Second Impact Injury
As Ryne Dougherty stepped onto the practice field with his football teammates at Montclair High School in New Jersey on September 18, 2008, he was determined to prove to his coaches that he was ready to be a varsity player. Fifteen minutes into practice the junior linebacker, standing 5 feet 10 inches tall and weighing 180 pounds, joined in on the tackle of a varsity player. As the play ended and the other players returned to their positions, Ryne was still on his back, complaining that his head hurt. When the school’s athletic trainer arrived on scene Ryne told her “I am dizzy and have a headache.” Minutes later, Ryne was vomiting as well.
Some 25 days later Ryne was back on the field for a junior varsity game against New Jersey powerhouse Don Bosco Prep. During a play in the first quarter Ryne was knocked on his back while attempting to make a tackle. After the play he was on the ground grabbing his head and clearly in pain. Although Ryne was able to get to his feet with the help of teammates, he collapsed before reaching the sideline and soon after fell into a coma. Ryne would die just two dies later.
In September of this year, the Montclair Board of Education agreed to pay Ryne’s family $2.8 million to settle a 2009 negligence lawsuit alleging that the school’s decision to let their son back on the field led to the 16-year-old’s death. Experts hired by Ryne’s family attribute his death to Second Impact Syndrome (SIS), an affliction that leaves its victims vulnerable to even the most minor blow to the head because the brain has yet to heal from a previous injury. Victims are almost always adolescents.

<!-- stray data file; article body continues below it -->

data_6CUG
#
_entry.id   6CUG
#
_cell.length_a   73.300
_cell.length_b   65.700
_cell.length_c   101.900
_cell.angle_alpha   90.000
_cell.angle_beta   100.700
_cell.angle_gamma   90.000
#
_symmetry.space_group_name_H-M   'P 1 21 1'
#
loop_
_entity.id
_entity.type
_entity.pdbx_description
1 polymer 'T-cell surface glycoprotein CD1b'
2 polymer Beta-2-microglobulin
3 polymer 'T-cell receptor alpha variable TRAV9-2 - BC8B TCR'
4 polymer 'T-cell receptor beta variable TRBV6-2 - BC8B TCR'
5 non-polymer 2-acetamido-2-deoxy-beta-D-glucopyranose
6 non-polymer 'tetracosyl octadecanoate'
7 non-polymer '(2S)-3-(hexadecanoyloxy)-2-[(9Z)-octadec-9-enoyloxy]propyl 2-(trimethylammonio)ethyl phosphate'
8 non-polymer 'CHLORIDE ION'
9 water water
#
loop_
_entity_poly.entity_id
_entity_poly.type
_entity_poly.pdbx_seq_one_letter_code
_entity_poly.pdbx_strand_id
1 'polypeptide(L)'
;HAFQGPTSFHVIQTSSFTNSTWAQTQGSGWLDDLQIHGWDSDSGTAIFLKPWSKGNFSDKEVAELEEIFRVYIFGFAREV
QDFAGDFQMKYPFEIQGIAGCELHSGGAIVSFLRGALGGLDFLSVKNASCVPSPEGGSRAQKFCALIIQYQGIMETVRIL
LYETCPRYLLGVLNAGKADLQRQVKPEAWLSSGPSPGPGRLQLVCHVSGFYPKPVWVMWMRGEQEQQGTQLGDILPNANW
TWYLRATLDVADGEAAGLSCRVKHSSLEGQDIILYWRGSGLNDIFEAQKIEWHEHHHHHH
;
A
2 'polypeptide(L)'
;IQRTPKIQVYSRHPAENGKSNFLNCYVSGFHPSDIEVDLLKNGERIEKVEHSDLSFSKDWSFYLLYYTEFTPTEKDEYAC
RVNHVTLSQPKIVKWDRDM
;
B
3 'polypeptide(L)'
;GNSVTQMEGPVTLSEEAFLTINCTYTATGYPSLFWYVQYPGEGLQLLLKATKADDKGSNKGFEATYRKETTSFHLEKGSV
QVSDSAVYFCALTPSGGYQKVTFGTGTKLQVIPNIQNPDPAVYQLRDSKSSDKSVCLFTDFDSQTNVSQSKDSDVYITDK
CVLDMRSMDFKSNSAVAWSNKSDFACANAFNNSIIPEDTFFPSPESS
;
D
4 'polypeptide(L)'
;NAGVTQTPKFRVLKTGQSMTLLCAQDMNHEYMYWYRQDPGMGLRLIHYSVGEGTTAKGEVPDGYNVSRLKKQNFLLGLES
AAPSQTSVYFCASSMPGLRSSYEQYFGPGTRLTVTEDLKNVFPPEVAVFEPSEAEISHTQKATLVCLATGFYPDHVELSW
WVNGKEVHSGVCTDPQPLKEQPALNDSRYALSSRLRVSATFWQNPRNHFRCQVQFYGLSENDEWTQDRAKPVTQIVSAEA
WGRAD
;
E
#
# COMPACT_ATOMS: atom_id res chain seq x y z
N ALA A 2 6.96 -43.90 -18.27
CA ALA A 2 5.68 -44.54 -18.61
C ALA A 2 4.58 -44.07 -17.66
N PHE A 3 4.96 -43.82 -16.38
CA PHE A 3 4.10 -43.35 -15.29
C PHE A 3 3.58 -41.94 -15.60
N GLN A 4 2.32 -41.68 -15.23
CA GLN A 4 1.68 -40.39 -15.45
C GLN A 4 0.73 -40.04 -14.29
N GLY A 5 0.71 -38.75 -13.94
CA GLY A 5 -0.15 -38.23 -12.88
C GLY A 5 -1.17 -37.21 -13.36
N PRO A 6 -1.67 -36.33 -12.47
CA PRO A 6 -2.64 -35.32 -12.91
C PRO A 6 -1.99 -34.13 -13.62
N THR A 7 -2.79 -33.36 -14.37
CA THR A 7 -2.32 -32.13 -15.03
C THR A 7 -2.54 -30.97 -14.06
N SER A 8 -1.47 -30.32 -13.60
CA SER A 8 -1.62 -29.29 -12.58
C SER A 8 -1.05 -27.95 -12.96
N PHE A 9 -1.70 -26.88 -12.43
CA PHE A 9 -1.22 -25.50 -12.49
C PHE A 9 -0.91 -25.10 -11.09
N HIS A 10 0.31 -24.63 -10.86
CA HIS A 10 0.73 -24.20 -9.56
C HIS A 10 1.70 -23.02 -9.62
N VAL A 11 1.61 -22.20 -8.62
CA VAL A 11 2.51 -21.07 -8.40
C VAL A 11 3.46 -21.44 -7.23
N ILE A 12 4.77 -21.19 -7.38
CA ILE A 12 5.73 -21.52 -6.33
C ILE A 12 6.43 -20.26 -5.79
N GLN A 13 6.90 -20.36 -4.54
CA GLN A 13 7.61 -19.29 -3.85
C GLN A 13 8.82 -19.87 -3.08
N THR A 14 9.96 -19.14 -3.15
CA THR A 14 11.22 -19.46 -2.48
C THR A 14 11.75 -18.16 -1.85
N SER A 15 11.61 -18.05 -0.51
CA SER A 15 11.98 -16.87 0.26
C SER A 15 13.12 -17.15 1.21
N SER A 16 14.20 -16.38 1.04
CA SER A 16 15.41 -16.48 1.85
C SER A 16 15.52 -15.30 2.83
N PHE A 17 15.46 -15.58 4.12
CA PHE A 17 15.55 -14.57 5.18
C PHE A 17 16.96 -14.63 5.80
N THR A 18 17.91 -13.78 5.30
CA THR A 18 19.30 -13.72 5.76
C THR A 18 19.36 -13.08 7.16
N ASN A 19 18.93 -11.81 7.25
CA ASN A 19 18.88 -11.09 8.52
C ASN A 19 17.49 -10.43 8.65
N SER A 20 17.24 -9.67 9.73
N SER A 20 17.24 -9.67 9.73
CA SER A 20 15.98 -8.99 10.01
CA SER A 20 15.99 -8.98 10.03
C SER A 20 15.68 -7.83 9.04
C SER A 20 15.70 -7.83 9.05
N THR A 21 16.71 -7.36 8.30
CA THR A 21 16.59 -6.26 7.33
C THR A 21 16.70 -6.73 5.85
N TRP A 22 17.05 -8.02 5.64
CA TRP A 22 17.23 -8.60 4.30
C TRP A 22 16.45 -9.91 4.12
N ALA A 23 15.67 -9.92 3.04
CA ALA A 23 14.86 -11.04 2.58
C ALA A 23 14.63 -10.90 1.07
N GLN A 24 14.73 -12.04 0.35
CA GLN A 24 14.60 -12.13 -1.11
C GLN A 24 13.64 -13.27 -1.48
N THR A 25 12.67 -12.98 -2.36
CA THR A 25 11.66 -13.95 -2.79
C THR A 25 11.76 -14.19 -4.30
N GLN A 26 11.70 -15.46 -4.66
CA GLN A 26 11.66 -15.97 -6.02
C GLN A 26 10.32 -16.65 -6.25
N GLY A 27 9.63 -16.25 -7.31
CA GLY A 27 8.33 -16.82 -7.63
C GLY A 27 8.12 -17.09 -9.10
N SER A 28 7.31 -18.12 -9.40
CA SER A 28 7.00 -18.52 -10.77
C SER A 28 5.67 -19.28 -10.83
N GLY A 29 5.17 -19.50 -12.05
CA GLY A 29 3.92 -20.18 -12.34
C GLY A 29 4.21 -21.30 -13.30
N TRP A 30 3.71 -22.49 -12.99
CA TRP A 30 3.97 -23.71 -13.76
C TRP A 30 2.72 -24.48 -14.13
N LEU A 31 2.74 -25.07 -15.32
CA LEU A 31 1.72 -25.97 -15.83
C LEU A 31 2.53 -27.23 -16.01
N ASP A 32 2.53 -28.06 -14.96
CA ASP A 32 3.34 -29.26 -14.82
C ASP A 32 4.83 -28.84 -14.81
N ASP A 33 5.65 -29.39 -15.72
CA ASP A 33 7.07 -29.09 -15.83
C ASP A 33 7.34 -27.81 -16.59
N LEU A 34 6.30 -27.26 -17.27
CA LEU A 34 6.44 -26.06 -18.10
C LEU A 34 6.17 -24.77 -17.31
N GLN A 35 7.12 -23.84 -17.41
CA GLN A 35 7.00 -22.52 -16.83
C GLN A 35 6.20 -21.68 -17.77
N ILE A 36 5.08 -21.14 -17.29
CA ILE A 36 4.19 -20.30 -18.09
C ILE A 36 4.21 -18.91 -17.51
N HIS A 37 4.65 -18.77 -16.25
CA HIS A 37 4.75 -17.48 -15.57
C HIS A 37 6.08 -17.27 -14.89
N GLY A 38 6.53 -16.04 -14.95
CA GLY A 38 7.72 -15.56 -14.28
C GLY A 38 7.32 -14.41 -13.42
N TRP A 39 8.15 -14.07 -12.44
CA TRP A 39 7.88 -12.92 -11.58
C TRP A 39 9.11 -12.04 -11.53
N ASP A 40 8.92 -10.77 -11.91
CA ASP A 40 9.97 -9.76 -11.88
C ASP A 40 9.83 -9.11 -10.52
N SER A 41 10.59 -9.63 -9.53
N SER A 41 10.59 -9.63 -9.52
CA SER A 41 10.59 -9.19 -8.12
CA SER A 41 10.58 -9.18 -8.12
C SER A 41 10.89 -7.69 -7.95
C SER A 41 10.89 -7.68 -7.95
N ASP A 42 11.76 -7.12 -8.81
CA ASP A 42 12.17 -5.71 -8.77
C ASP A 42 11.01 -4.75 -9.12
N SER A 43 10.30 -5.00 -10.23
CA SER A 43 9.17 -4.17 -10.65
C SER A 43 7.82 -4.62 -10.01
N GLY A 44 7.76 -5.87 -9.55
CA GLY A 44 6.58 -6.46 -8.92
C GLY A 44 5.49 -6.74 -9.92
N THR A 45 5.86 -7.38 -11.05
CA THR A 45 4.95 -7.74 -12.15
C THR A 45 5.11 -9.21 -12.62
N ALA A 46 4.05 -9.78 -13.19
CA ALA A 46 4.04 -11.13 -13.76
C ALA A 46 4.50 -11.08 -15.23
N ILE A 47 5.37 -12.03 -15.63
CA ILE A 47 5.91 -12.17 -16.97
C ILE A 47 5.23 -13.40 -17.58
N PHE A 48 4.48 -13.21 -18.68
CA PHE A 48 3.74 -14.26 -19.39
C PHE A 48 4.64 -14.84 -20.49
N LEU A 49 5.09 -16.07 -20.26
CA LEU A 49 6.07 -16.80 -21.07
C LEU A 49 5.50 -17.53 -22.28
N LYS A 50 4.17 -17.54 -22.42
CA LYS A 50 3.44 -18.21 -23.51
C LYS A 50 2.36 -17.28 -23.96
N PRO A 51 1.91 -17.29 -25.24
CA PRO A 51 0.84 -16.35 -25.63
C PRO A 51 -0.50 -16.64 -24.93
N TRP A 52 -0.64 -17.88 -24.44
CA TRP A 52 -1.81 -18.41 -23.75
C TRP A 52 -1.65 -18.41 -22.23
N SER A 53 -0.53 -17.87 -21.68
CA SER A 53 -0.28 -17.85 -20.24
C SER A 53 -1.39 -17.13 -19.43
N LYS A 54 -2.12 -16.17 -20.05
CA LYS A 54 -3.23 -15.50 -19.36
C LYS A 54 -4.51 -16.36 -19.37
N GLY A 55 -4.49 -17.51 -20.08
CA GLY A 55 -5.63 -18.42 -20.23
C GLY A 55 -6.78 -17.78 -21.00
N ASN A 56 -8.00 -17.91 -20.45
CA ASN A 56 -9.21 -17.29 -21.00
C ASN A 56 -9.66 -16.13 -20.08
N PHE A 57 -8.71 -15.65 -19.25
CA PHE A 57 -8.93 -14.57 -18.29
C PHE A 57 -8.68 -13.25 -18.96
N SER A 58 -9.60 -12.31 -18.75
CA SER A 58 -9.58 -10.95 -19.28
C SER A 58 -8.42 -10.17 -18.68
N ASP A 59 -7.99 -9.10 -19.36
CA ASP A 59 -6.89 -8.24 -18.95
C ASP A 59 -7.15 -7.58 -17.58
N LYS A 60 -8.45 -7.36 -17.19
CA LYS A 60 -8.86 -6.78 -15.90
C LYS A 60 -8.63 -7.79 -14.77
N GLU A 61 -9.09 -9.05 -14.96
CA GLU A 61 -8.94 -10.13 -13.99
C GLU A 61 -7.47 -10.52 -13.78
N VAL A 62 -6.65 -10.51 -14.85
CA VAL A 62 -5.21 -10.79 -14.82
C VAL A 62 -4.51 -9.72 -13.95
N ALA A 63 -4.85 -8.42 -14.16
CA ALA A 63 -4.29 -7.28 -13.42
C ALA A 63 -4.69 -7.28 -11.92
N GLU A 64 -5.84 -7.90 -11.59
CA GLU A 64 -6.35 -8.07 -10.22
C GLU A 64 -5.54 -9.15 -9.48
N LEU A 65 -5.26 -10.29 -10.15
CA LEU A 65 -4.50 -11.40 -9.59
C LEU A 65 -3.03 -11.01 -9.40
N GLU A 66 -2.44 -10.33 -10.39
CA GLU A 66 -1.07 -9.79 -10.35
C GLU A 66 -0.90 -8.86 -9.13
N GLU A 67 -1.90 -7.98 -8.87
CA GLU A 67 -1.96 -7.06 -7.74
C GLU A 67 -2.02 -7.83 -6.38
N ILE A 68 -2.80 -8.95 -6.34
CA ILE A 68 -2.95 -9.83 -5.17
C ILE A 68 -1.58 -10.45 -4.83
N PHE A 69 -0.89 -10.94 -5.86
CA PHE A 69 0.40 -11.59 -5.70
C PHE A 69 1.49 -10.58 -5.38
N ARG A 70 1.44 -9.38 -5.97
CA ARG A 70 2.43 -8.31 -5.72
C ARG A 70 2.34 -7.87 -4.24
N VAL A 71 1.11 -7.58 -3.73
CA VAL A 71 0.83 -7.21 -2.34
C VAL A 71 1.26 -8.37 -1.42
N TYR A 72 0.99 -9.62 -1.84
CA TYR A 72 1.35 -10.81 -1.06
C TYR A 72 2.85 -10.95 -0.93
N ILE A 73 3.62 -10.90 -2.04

While this tragic story occurred outside of Florida, the issue of SIS and young athletes is especially relevant here in the Tampa Bay area where high school football is both highly competitive and popular. It is certainly a topic that young athletes and their parents would be wise to become more informed about what, including what SIS is and how it can be prevented.
SIS consists of two events. Typically, it involves an athlete suffering post-concussive symptoms following a head injury. If, within several weeks, the athlete returns to play and sustains a second head injury, cerebral swelling, brain herniation, and death can occur. While rare, SIS is especially devastating in that young, healthy patients can potentially die within a few minutes. Consequently, it is vital that physicians correctly diagnose concussion symptoms and counsel young patients and their parents when it is safe for the athlete to return to play. Unfortunately, in Ryne Dougherty’s case, a lack of oversight from both his own doctor and the school’s athletic trainer led to a preventable tragedy occurring.
So what can be done to prevent this from occurring again in the future? Doctors say that any athlete who still shows signs of concussion should not be allowed to return to play. Such signs include fatigue, headache, disorientation, nausea, vomiting, feeling “in a fog” or “slowed down”, as well as other differences from a patient’s baseline. The American Academy of Neurology has also released guidelines for the Management of Sport-Related Concussion. That being said, the difficulty lies in deciding the appropriate return to play when the athlete is completely asymptomatic. Parents, teachers, and coaches must observe the athlete closely. High school athletes, especially those with scholarship opportunities, will likely try and convince parents and coaches that they feel fine, in order to resume play sooner. If there are any doubts as to the severity of the injury, the patient or athlete should not be allowed to resume play.
If you or someone you know suffered a brain injury due to the failure of others to follow proper concussion guidelines it’s important to know what rights you have. You should consider contacting an attorney with experience handling brain injury cases who can help you evaluate whether you are entitled to compensation for your injuries. The qualified attorney’s at Dolman Law Group are here to help and can be reached at 727-451-6900. To read more about our practice please visit http://www.dolmanlaw.com/practice-area/brain-injury/Google+